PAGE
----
in my jr. high public school, we had to attend drug education programs. tragically, this programming most likely promoted the use of street drugs as opposed to the intended purpose of discouraging it. the special guest lecturer was a former drug user who told us about the drug using life style. we were not presented guest lecturers of friends, family members and victims of drug users who witnessed the destructive nature of this drug use. in sum, this programming was a fail.
further, my public school education never provided any programming concerning theft and that it was wrong. where are children to be educated on such an important matter? as much as certain street drugs are illegal, so is theft. therefore, it should be considered a worthy topic to present in a public school setting.
in the american criminal law system, at the time of sentencing, some court systems allow for a “victim impact statement.” the federal department of justice, district of alaska notes that “[i]t is important for the court to know the impact this crime has had on its victims.” these statements can be done both orally and in writing. the doj notes that “[a]n oral statement at the sentencing allows the judge to hear your voice and its inflections and to put a face to the crime committed.” victim impact statements “describe the emotional, physical, and financial impact [the person] and others have suffered as a direct result of the crime.”
victims of theft may have suffered emotionally, physically and financially as a result of the act. it is proposed, as programming for schools, that statements and videos be generated from victims of theft. this programming can be used as an educational tool for youths. many of them have not been enlightened into how damaging a theft can be on an individual, a family and on a community.
question: these victim impact statements are only used when we are dealing with criminals. isn’t that too late in the system to be addressing this society problem? we need to think about using these victim impact statements as a preventative measure to prevent future crime. currently, it is sad that judges and parole boards need to have victims “voice how their lives have been impacted by the crime committed against them physically, financially, emotionally and even spiritually” cdcr. to understand their roles in dispensing justice.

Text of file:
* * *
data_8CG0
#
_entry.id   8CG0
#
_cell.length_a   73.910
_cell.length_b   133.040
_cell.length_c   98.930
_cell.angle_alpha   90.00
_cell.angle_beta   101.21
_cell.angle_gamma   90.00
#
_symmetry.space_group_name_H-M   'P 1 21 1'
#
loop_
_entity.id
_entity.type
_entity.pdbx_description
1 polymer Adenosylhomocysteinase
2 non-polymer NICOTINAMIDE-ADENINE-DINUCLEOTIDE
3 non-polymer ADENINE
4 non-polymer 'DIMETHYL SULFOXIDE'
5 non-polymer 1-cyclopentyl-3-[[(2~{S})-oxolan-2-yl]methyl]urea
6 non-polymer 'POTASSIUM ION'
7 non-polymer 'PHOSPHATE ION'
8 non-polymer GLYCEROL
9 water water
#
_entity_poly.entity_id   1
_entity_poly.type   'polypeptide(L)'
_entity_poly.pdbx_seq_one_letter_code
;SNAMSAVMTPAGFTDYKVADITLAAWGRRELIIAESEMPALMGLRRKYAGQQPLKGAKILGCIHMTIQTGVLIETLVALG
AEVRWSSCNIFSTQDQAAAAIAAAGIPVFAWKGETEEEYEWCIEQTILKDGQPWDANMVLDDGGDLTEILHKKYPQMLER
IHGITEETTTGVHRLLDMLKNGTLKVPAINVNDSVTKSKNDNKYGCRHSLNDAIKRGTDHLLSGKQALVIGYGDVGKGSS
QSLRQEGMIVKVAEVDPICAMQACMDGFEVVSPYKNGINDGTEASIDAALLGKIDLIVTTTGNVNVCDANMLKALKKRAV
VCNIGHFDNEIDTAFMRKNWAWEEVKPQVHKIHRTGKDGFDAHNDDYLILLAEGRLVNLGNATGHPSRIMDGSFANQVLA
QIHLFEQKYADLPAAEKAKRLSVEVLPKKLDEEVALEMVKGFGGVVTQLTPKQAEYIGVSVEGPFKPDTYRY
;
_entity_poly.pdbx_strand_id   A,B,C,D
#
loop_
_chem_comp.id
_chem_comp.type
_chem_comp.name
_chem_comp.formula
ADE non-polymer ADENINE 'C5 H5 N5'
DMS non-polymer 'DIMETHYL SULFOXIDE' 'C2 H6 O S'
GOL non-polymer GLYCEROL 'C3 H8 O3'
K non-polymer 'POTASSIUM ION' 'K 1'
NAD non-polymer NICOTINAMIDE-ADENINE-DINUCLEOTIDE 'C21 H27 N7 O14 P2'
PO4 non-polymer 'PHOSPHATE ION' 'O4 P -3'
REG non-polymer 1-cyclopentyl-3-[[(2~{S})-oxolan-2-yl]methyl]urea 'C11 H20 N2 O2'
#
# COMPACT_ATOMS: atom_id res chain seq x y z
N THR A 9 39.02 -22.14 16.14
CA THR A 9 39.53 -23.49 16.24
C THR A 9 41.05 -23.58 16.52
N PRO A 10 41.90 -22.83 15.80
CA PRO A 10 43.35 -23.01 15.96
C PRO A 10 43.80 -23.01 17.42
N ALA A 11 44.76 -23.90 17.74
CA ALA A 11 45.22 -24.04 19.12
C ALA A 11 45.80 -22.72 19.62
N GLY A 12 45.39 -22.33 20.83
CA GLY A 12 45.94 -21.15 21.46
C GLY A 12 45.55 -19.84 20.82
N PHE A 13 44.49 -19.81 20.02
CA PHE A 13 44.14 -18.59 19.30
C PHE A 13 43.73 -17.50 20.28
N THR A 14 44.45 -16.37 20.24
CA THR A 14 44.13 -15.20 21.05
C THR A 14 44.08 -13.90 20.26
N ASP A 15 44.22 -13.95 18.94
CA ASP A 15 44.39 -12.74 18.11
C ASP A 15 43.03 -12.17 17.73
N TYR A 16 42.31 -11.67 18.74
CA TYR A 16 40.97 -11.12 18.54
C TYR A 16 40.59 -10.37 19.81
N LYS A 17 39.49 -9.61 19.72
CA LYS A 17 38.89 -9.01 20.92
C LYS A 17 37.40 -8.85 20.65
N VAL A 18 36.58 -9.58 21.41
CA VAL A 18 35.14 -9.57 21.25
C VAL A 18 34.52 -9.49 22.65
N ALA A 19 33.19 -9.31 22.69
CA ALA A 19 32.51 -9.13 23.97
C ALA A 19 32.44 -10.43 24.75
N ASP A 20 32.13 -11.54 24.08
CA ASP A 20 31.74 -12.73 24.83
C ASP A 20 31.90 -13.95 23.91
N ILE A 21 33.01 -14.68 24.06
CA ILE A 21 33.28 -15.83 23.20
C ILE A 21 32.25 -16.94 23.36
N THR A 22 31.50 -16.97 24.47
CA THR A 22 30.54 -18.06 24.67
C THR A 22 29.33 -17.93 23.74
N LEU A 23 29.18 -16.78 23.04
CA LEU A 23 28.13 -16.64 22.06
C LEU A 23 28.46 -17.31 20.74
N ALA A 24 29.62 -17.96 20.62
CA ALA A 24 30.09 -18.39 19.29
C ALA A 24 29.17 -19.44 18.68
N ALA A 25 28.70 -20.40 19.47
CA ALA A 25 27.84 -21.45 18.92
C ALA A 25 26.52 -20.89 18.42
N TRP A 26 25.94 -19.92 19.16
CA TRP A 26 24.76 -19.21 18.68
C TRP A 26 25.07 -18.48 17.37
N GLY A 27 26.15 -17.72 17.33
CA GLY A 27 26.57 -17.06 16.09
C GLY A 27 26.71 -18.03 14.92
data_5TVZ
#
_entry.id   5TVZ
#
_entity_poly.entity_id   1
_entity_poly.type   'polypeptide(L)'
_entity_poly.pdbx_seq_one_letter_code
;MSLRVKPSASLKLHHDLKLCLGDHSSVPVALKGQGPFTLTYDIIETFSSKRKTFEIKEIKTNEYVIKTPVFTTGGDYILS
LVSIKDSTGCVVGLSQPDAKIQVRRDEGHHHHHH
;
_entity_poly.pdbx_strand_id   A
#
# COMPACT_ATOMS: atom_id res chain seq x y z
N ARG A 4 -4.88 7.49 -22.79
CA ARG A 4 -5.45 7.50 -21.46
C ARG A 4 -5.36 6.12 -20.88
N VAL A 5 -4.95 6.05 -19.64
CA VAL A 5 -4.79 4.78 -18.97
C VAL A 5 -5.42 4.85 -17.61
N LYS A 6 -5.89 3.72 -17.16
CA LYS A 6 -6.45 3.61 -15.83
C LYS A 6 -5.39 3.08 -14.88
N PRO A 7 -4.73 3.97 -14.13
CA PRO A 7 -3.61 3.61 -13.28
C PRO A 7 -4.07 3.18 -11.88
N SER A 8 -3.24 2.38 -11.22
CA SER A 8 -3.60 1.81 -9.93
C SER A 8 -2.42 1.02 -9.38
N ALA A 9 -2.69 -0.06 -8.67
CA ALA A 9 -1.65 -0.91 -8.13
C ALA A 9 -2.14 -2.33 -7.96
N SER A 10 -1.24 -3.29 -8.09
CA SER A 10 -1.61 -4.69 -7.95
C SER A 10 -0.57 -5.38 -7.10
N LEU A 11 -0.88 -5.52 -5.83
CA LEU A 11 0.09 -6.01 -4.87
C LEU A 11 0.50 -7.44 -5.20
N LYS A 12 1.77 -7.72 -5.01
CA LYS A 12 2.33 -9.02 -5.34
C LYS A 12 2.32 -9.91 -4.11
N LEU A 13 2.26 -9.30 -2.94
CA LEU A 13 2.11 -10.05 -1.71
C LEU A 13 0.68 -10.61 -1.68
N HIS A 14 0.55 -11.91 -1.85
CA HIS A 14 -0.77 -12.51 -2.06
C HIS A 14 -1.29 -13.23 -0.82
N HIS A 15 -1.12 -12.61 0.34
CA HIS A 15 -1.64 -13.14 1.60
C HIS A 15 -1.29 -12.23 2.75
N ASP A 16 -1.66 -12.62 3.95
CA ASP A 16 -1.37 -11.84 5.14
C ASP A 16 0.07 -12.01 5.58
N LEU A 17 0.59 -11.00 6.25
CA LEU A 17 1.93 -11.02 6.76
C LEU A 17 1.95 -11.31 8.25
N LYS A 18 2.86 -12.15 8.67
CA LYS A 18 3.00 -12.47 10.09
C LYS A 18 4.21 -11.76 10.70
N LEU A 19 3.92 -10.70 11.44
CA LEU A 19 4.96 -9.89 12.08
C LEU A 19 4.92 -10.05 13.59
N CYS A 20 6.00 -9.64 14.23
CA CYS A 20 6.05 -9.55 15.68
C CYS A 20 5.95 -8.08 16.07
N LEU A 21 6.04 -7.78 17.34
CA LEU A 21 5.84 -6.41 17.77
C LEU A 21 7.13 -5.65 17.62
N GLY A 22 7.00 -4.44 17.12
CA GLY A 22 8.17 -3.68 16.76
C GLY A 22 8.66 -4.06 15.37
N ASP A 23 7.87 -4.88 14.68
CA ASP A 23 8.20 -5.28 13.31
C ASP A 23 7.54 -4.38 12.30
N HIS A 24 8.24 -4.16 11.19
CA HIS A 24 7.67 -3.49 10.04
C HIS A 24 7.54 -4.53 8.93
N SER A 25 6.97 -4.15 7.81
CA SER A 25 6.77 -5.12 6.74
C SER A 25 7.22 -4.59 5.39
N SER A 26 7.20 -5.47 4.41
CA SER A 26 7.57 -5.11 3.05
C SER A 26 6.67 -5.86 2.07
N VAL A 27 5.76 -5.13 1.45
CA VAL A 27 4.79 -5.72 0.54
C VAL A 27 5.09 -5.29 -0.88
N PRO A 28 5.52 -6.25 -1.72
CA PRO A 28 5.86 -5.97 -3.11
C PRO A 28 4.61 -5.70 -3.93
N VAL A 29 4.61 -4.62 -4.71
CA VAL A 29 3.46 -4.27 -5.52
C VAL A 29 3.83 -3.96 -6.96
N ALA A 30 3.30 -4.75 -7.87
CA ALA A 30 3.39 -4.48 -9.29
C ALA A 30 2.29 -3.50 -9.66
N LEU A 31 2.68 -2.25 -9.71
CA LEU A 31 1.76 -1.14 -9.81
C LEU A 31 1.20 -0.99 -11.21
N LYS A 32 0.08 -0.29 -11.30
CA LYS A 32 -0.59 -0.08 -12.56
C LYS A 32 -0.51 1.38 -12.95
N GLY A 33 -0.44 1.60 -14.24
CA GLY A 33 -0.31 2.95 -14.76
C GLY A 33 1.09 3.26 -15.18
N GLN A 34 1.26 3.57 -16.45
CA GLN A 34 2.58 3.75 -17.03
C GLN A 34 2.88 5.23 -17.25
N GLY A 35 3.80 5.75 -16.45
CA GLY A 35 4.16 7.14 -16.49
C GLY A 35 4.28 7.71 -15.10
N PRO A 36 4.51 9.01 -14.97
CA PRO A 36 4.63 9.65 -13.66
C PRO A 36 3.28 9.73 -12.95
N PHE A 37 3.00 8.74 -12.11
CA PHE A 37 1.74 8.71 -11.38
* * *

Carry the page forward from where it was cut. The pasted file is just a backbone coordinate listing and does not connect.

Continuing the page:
a goal of the ten commandments project is to produce programming along these lines. written curriculum and perhaps videos of an educational nature as to the impact of theft on its victims. if you are interested in assisting on such a project, please feel free to email the project.
the california department of corrections lists out various items to include in these statements. this included questions for the victims to answer: “how life has changed for you and those close to you? how your ability to relate to others has changed? any counseling or other support you have obtained? fees incurred for counseling or therapy for you and your family? certain details of the crime and the offender’s actions you want the panel to know? the specific physical injuries you or members of your family have suffered?how long your injuries lasted or how long you expect them to last? any medical treatment you have received or expect to receive in the future and the medical expenses you have incurred? your inability to work and lost wages?” not all of these are relevant to theft. they, however, are quite comprehensive. statements with this information may help us reach the end goal is that educating youth to refrain from theft. this may further lead to a greater impact if peer influences become more against theft as opposed to promoting it.